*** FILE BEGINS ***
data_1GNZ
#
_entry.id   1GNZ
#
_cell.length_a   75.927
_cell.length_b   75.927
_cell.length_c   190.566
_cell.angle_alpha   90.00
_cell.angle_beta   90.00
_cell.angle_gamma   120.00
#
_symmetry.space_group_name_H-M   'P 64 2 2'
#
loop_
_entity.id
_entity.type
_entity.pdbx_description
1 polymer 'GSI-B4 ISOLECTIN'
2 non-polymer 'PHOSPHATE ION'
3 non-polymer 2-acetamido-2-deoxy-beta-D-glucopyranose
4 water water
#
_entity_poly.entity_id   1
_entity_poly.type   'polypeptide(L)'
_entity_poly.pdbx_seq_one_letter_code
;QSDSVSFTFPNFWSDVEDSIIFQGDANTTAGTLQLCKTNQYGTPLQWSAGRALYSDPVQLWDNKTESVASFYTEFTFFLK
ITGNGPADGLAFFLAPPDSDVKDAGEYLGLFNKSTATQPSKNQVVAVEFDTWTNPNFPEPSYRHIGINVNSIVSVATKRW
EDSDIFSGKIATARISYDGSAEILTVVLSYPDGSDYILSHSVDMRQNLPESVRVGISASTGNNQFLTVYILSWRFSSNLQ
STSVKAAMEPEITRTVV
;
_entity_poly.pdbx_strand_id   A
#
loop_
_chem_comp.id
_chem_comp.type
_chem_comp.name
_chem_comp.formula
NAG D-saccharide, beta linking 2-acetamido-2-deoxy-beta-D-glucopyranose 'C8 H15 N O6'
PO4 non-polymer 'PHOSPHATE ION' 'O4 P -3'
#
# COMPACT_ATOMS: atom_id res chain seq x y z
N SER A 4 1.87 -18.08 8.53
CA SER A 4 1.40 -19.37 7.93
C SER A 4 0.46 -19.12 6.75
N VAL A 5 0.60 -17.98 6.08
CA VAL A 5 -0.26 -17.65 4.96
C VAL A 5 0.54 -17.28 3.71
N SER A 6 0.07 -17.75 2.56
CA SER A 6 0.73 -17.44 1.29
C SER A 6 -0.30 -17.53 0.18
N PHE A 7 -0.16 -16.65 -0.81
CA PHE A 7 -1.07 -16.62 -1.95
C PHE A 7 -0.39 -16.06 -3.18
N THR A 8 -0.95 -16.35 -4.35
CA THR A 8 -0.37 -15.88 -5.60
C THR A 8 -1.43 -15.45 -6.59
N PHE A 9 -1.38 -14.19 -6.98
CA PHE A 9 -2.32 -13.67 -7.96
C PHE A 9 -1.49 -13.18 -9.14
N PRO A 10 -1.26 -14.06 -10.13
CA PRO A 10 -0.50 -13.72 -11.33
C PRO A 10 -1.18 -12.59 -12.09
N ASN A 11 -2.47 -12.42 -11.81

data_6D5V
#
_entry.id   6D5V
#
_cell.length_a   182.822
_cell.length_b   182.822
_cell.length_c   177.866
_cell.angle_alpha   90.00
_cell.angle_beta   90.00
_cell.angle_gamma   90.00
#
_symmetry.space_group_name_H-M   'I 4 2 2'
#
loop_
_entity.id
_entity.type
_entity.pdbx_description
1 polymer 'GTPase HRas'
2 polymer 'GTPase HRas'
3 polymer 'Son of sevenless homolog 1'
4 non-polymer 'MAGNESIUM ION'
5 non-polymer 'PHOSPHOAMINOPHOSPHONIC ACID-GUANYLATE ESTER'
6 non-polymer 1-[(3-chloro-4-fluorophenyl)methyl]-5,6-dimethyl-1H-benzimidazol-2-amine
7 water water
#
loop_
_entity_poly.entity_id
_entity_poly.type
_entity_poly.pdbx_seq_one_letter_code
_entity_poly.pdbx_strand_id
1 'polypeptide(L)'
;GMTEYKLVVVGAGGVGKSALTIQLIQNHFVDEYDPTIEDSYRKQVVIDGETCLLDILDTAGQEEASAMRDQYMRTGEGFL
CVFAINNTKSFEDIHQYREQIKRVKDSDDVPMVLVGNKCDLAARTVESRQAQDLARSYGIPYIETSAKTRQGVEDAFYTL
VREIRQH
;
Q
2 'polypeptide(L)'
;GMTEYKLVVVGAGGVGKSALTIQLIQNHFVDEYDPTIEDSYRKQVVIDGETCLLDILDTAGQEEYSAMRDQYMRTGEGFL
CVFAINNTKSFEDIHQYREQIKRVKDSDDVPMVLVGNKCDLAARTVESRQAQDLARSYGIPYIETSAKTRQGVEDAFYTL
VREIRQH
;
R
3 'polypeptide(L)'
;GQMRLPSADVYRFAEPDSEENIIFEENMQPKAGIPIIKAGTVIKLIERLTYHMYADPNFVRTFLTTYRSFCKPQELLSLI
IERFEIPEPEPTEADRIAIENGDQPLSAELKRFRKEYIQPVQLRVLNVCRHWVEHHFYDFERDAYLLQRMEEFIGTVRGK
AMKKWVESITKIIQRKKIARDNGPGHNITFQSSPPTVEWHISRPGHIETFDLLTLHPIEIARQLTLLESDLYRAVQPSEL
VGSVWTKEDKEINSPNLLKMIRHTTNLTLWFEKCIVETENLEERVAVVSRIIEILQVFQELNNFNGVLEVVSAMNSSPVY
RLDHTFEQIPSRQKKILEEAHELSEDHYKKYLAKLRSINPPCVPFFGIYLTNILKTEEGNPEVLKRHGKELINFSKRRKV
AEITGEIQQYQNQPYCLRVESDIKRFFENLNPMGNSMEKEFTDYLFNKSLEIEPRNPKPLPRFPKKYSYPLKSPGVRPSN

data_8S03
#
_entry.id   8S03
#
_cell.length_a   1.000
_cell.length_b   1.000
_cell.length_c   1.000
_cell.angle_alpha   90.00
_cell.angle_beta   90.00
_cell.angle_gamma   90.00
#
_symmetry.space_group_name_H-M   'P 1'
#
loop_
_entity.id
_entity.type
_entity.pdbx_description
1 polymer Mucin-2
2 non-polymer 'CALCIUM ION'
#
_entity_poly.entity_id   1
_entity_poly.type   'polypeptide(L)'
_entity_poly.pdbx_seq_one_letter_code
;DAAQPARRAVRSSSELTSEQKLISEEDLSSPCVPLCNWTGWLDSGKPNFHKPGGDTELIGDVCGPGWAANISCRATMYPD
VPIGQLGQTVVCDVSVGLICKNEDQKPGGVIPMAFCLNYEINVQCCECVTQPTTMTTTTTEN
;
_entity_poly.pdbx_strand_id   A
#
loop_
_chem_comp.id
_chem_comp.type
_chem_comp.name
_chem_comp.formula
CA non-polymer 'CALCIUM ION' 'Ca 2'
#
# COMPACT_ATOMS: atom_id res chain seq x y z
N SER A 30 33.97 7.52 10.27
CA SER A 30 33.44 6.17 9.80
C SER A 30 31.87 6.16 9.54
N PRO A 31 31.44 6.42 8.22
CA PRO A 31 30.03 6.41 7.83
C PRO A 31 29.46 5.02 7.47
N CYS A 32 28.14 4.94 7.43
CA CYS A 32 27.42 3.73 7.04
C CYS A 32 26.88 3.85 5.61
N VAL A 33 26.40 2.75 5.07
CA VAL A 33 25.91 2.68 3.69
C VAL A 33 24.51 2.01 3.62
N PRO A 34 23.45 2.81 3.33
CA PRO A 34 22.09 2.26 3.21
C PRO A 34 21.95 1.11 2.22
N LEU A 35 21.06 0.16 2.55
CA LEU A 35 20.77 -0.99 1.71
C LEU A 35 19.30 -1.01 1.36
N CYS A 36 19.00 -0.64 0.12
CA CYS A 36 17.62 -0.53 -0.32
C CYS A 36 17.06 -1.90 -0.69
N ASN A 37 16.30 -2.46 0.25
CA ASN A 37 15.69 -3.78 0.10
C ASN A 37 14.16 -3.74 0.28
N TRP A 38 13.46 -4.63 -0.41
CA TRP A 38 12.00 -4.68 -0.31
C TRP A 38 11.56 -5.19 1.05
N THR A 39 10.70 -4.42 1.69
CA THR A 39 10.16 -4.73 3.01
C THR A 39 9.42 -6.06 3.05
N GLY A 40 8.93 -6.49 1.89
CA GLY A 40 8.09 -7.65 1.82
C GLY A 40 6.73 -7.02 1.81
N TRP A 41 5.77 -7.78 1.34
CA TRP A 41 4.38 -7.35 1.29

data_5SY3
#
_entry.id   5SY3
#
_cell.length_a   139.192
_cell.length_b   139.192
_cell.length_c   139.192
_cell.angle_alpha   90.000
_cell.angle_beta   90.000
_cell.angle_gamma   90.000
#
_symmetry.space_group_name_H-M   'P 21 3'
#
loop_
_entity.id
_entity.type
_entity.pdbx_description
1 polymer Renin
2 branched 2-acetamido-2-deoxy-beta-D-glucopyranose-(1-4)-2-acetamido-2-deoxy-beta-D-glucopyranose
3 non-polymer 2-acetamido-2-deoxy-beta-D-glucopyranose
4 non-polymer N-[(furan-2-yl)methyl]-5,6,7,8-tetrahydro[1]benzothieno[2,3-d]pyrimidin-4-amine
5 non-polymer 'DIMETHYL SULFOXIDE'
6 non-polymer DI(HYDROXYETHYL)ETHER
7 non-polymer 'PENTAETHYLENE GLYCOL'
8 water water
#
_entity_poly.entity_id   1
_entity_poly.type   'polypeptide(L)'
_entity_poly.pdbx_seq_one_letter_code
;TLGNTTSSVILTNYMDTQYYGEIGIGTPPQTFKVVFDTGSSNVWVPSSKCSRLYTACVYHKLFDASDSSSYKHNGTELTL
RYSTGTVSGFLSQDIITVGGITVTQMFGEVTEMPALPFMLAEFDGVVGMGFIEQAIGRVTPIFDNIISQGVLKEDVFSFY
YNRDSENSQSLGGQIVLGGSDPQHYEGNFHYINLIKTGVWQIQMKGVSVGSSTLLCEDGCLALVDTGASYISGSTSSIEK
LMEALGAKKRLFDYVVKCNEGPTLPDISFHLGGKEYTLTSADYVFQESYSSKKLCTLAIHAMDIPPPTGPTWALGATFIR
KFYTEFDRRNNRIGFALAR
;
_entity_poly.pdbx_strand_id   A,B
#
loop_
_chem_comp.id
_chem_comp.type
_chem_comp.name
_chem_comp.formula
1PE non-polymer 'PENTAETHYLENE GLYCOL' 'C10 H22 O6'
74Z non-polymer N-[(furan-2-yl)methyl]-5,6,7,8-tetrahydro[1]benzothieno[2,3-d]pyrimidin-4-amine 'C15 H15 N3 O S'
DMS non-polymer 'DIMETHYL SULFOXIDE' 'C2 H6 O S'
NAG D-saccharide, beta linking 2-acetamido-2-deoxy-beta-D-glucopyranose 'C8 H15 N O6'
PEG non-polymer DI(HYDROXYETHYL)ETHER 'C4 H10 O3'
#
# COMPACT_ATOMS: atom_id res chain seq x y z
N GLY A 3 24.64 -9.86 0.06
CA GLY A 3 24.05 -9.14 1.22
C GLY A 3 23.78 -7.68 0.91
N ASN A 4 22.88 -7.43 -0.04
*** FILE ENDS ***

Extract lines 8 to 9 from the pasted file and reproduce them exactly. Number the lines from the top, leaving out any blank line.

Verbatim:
_cell.angle_alpha   90.00
_cell.angle_beta   90.00